Recipe: arroz con leche

This recipe is one of my winter favorites. Warm, milky, cinnamony. Mmmm. You can make it how you like it. Sometimes, I add more milk. Most times, I skimp on the sugar.

  • 1 c. (200g) white rice
  • 4 1/2 c. water
  • pinch of salt
  • 6 c. hot milk
  • 1 1/2 c. (320g) sugar
  • 3 cinnamon sticks or 1 tsp. ground cinnamon (Cinnamon sticks come in varying sizes. Use 3 of the ones that fit inside spice containers. Use 1-2 of the long sticks.)
  • pinch of salt
  • 6 egg yolks, beaten
  • ground cinnamon
eggs and cinnamon sticks with dishes

Bring rice, water, and pinch of salt to a boil and then reduce heat. Cover and boil gently about 20 minutes, or until water is almost absorbed.

Add hot milk, sugar, cinnamon and second pinch of salt to cooked rice.

Cook and stir over medium heat until mixture is thick but still soft and moist. Remove from heat. Remove cinnamon sticks.

Slowly pour in egg yolks while rapidly beating them. (Note: you can use a whisk here, but I prefer using my hand-held blender which also smooths the rice and froths the milk. It’s your preference.)

Sprinkle with cinnamon and serve warm or chilled.

Recipe fail: mousse au chocolat

We tried. Twice. And then I tried by myself a third time. I am still determined. Every time I think of mousse I had in France, I begin stockpiling chocolate and cream.

The first failure was completely my fault. My roommate and I had even purchased precious raspberries to garnish the mousse. But then I tried to whip the egg whites in the same mixer that I had just whipped the cream… without cleaning the bowl.

Yah, so I didn’t know.

We tried again. In the meantime, we watched the cream and chocolate mixture slowly sinking. What should we do? We decided to stick the chocolate mixture in the refrigerator to preserve it. Wrong choice. When we finally folded in the egg whites, we discovered that the chocolate had chilled into ribbons.

We still ate it and it was still amazing especially with luscious raspberries, but we knew we could do better.

So we tried again about two months later. This time, it would be perfect! Instead, we over-whipped the egg whites so that they settled into little pools in the bottoms of the ramekin dishes while we ate dinner. Plus, the chocolate had sat too long and so, although it was warm, it wasn’t warm enough, and beaded as we folded it into the cream. So the mousse was grainy and watery. But somehow still amazing.

small dish of chocolate mousse with chocolate shavings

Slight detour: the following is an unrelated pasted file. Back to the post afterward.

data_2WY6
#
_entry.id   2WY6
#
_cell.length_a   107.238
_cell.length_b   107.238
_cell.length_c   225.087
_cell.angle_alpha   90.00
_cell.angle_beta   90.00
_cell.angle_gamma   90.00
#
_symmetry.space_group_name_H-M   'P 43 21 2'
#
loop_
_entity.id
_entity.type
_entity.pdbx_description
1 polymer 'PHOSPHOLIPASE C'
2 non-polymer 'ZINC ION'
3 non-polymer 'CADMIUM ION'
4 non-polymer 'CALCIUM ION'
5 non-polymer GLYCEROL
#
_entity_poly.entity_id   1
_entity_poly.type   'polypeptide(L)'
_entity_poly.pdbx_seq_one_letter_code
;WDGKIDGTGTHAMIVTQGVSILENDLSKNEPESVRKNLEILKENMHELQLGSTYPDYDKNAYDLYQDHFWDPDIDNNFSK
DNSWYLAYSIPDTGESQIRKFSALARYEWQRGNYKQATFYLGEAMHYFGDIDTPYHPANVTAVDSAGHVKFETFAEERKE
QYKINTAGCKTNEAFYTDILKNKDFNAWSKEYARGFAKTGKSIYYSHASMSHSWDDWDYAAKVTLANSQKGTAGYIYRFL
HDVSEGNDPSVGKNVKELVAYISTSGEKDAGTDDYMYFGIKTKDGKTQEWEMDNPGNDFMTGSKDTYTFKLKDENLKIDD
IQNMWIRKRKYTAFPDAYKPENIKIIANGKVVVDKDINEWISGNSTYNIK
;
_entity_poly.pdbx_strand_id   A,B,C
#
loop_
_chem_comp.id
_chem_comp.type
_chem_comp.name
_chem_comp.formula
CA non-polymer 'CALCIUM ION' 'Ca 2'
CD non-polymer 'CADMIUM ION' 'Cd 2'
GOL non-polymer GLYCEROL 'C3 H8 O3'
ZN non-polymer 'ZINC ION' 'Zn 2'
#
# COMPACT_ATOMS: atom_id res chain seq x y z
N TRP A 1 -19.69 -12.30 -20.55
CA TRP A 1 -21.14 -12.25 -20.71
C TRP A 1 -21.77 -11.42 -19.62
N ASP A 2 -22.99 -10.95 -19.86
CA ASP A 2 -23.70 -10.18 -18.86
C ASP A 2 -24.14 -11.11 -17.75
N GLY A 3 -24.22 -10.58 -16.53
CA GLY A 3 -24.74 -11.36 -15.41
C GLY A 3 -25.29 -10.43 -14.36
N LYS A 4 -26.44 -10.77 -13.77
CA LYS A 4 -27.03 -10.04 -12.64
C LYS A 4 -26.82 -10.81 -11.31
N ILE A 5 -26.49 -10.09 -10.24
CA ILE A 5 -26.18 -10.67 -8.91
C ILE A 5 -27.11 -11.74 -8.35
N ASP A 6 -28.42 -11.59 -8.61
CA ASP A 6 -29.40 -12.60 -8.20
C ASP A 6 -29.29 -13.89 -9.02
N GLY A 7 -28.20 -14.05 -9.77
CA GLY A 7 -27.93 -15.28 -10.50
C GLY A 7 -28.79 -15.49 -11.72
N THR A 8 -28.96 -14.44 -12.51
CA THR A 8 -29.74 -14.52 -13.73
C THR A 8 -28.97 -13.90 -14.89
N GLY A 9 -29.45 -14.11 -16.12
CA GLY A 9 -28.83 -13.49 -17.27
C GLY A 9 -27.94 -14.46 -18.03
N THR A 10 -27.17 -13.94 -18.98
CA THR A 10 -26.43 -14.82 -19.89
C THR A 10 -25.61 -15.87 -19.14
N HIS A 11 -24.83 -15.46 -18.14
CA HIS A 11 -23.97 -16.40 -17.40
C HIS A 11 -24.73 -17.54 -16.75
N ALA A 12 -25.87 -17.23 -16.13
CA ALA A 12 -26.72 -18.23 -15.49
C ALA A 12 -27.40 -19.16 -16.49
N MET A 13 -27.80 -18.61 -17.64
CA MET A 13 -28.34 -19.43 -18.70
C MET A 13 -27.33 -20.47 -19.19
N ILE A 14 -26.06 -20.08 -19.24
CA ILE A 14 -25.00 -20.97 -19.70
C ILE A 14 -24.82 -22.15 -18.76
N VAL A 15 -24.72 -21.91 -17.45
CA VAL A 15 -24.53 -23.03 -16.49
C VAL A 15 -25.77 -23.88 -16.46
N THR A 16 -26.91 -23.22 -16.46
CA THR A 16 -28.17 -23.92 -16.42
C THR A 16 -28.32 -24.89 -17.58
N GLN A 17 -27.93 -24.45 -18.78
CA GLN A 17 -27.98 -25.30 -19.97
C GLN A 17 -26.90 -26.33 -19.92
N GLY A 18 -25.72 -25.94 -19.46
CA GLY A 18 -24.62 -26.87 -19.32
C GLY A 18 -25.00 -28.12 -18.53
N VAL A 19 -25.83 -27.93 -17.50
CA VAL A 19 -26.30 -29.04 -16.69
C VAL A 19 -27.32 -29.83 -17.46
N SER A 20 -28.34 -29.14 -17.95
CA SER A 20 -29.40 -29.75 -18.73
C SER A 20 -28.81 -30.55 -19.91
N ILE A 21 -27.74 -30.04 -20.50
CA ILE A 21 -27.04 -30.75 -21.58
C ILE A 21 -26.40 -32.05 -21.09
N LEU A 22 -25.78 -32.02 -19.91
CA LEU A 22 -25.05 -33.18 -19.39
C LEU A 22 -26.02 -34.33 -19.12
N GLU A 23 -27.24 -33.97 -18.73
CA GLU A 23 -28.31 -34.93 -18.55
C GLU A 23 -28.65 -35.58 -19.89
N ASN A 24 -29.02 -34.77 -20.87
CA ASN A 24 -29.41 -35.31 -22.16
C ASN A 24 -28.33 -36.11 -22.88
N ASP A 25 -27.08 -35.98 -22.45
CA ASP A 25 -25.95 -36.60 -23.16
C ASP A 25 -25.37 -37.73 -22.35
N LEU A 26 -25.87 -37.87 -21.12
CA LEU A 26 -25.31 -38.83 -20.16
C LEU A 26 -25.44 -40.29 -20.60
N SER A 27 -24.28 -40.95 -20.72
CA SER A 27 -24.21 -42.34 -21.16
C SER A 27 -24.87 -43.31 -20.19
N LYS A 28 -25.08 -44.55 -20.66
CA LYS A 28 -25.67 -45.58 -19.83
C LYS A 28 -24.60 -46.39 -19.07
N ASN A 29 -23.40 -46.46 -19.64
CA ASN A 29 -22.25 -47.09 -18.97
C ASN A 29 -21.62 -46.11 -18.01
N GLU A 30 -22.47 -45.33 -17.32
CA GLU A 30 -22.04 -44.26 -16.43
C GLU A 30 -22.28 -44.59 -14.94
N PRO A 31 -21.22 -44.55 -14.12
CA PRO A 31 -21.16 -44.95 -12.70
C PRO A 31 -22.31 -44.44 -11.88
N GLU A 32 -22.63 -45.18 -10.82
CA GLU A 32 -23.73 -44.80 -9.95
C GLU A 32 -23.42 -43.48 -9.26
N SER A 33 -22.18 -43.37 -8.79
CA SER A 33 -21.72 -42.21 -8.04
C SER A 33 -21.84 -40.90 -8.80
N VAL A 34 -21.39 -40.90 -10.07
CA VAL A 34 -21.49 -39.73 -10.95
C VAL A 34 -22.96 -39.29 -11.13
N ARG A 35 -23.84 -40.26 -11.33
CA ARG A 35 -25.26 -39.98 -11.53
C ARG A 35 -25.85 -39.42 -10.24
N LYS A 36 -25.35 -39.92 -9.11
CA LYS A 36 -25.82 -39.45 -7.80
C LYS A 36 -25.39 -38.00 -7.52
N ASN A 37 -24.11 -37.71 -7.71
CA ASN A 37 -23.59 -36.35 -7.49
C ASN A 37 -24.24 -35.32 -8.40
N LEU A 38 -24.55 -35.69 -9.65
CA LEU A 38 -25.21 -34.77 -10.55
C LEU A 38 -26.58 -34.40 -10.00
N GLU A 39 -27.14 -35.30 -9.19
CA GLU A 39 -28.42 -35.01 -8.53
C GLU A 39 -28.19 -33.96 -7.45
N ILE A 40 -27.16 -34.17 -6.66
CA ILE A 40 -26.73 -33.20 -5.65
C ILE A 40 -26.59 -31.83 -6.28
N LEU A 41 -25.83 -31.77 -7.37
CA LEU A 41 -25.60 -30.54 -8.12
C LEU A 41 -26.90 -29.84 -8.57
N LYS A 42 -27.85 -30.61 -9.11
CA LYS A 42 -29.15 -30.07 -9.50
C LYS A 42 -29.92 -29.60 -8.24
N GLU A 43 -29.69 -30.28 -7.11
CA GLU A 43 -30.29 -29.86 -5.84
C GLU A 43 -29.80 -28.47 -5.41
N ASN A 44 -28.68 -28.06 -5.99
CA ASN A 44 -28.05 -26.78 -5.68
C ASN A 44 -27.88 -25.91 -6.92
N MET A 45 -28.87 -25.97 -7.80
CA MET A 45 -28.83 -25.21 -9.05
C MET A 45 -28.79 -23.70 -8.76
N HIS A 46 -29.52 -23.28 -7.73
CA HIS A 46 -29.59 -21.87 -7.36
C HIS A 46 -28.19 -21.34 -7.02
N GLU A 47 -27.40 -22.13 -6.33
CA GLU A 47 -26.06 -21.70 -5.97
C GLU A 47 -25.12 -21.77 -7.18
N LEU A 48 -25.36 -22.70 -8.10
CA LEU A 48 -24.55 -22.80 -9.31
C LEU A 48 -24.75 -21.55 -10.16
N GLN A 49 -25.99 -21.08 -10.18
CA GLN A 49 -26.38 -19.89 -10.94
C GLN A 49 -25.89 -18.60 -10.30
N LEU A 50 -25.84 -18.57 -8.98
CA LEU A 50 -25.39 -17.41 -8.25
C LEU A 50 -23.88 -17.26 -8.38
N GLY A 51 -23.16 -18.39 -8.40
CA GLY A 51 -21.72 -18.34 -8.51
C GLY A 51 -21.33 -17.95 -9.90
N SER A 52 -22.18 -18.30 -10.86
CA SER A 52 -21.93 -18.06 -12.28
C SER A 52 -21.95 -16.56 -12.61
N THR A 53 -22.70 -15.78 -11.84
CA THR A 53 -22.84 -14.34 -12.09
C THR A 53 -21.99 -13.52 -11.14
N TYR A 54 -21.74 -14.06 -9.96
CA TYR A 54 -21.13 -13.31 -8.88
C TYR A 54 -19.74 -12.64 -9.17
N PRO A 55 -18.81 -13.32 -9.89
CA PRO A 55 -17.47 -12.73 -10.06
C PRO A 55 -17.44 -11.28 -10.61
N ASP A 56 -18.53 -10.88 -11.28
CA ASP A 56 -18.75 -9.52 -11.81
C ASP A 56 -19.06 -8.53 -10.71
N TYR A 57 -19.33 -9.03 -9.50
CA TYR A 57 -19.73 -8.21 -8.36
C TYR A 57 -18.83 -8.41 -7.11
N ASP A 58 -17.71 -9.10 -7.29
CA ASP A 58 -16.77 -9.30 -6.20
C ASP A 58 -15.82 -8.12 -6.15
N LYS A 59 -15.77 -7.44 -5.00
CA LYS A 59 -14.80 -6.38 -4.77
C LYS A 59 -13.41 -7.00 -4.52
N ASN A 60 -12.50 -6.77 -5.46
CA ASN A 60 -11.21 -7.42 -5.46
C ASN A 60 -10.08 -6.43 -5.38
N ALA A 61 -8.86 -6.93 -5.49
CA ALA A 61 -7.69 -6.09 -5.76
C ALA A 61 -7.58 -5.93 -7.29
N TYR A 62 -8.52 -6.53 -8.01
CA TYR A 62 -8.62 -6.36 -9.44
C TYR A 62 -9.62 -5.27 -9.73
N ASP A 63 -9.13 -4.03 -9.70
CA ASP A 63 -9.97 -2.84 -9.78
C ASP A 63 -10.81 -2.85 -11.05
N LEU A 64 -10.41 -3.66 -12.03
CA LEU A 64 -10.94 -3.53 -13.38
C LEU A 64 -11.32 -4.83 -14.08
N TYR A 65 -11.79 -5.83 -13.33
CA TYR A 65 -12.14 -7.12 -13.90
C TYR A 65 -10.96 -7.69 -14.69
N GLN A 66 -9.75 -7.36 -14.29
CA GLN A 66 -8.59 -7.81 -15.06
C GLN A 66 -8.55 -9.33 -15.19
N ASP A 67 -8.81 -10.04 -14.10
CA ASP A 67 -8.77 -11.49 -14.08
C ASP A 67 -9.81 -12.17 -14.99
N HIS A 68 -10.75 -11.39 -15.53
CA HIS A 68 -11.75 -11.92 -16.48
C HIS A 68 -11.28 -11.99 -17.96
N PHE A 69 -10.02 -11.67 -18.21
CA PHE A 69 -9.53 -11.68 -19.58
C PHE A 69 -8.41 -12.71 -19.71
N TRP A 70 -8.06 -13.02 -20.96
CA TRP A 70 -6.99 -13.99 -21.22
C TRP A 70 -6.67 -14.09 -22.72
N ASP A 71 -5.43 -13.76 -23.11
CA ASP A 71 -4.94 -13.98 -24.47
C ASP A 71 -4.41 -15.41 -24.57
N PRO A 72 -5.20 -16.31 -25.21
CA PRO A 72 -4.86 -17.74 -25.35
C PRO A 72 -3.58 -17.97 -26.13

But I knew we could do better. So one afternoon, I had a guest and decided to try a third time. I felt fairly confident even though I was on my own this time. I would whip the whites into perfect elf hats and whisk the yolks into the chocolate while the chocolate was still warm enough.

Instead, the chocolate stiffened when I whisked in the egg yolks. I tried heating it again, but you probably know how that goes. In the meantime, the egg whites began to sink.

With nothing to lose because it all was a failure anyway and I would just have to serve my guest snack mix and pretend I had never tried, I whisked the globby chocolate mixture into the cream until it was 100% incorporated (forget the 10 folds limit!). Then I folded the sagging whites into the chocolate and cream, poured rather than spooned it into ramekin dishes, grated some chocolate on the top and stuck it in the fridge for time out.

I pulled it out before my guest arrived, just to sample it. Heavy instead of fluffy. A little like mousse meets fudge. Before I realized it, I had eaten the entire dish, but don’t worry, there were 3 more dishes to share with my guest. 😉

If anyone has a mousse au chocolat recipe that is easier than what I’ve tried, I would love to have it! (Note: none of the chocolate pudding and cool whip stuff. I love that too, but it will never transport my taste buds to France.)

Or maybe you have your own mousse story…

A different world: another quick update

Besides deliveries, the doorbell has rung only once or twice since March 15. Last night, it rang.

I answered the door. The neighbor girl beamed up at me, her fuzzy pigtails sticking straight out from her head: a North African Pippi Longstocking. Adorable. 

“This is for you. My mom made it.” She thrust out a plate with two orange wedges of dessert, probably on the menu for the night’s breaking of the fast. 

She continued to beam while we chatted. Last week, when I took chocolate cupcakes to her door, she gasped and did a little dance. Now she was delighting my day as I had delighted hers. That’s why she was beaming.

Indeed, it was delightful to chat with her before she marched across the hall with a cheerful “¡Adiós!”

This morning, the world feels different than it has in months. There was abundant life.  And cars everywhere. I was hesitant to make them stop for me at the crosswalks… or, if I’m honest, maybe partially afraid that they were out of practice stopping for pedestrians.

Many businesses are back, not to full capacity, but back. I grinned as I passed a café. Andalusians are loud when they’re in a pile. Now imagine them sitting several meters apart in the cafés. 

But the throbbing of their voices is the heartbeat of a town that’s beginning to live again.

Grandma

Grandma imagined a pump of cold, running water in heaven. She told me so as we sat side by side on the couch just before I left for Spain.

“What do you imagine?” she asked.

Heavenly mansions were on our minds, not the frailty of human life.

When I said goodbye, I hugged Grandma and then Grandpa. My voice was still cheerful as I said, “If I don’t see you again here, I’ll see you in a much better place!”

They both smiled.

But I couldn’t control that rush of grief. The memories, joys, sorrows, and love just landed in a heavy heap on my heart. I started to cry.

Like I am now.

Today is Grandma’s funeral and I’m an ocean away.